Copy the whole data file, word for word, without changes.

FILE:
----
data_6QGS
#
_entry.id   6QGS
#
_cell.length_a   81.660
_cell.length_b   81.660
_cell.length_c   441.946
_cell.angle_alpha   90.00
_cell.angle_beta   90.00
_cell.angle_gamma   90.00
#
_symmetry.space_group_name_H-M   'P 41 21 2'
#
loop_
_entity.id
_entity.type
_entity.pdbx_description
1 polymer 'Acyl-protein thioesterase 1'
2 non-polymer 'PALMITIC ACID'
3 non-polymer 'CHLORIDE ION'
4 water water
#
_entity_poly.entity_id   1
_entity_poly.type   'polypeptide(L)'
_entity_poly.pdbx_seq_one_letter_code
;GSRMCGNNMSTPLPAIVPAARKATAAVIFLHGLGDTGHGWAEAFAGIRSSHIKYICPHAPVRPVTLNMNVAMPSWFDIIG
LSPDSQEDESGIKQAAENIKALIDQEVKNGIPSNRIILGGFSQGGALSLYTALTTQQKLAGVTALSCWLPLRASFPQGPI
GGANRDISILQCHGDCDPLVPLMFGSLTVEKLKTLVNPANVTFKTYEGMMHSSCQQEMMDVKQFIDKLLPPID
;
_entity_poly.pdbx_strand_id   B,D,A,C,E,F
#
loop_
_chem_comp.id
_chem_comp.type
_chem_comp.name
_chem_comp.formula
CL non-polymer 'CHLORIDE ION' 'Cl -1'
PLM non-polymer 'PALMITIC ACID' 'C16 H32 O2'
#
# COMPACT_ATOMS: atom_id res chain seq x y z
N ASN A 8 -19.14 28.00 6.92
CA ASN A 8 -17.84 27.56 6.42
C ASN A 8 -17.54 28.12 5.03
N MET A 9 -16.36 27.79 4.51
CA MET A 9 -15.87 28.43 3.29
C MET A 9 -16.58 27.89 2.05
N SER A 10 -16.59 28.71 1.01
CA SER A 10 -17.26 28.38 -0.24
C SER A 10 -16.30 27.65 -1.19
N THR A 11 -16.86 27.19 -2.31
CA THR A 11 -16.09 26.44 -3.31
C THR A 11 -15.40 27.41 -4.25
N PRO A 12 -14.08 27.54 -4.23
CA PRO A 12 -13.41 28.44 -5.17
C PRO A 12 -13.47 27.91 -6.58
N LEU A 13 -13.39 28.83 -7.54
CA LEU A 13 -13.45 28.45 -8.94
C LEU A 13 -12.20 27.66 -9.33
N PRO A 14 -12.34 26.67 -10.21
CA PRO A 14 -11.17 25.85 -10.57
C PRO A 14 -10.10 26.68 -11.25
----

data_6QGS
#
_entry.id   6QGS
#
_cell.length_a   81.660
_cell.length_b   81.660
_cell.length_c   441.946
_cell.angle_alpha   90.00
_cell.angle_beta   90.00
_cell.angle_gamma   90.00
#
_symmetry.space_group_name_H-M   'P 41 21 2'
#
loop_
_entity.id
_entity.type
_entity.pdbx_description
1 polymer 'Acyl-protein thioesterase 1'
2 non-polymer 'PALMITIC ACID'
3 non-polymer 'CHLORIDE ION'
4 water water
#
_entity_poly.entity_id   1
_entity_poly.type   'polypeptide(L)'
_entity_poly.pdbx_seq_one_letter_code
;GSRMCGNNMSTPLPAIVPAARKATAAVIFLHGLGDTGHGWAEAFAGIRSSHIKYICPHAPVRPVTLNMNVAMPSWFDIIG
LSPDSQEDESGIKQAAENIKALIDQEVKNGIPSNRIILGGFSQGGALSLYTALTTQQKLAGVTALSCWLPLRASFPQGPI
GGANRDISILQCHGDCDPLVPLMFGSLTVEKLKTLVNPANVTFKTYEGMMHSSCQQEMMDVKQFIDKLLPPID
;
_entity_poly.pdbx_strand_id   B,D,A,C,E,F
#
loop_
_chem_comp.id
_chem_comp.type
_chem_comp.name
_chem_comp.formula
CL non-polymer 'CHLORIDE ION' 'Cl -1'
PLM non-polymer 'PALMITIC ACID' 'C16 H32 O2'
#
# COMPACT_ATOMS: atom_id res chain seq x y z
N ASN A 8 -19.14 28.00 6.92
CA ASN A 8 -17.84 27.56 6.42
C ASN A 8 -17.54 28.12 5.03
N MET A 9 -16.36 27.79 4.51
CA MET A 9 -15.87 28.43 3.29
C MET A 9 -16.58 27.89 2.05
N SER A 10 -16.59 28.71 1.01
CA SER A 10 -17.26 28.38 -0.24
C SER A 10 -16.30 27.65 -1.19
N THR A 11 -16.86 27.19 -2.31
CA THR A 11 -16.09 26.44 -3.31
C THR A 11 -15.40 27.41 -4.25
N PRO A 12 -14.08 27.54 -4.23
CA PRO A 12 -13.41 28.44 -5.17
C PRO A 12 -13.47 27.91 -6.58
N LEU A 13 -13.39 28.83 -7.54
CA LEU A 13 -13.45 28.45 -8.94
C LEU A 13 -12.20 27.66 -9.33
N PRO A 14 -12.34 26.67 -10.21
CA PRO A 14 -11.17 25.85 -10.57
C PRO A 14 -10.10 26.68 -11.25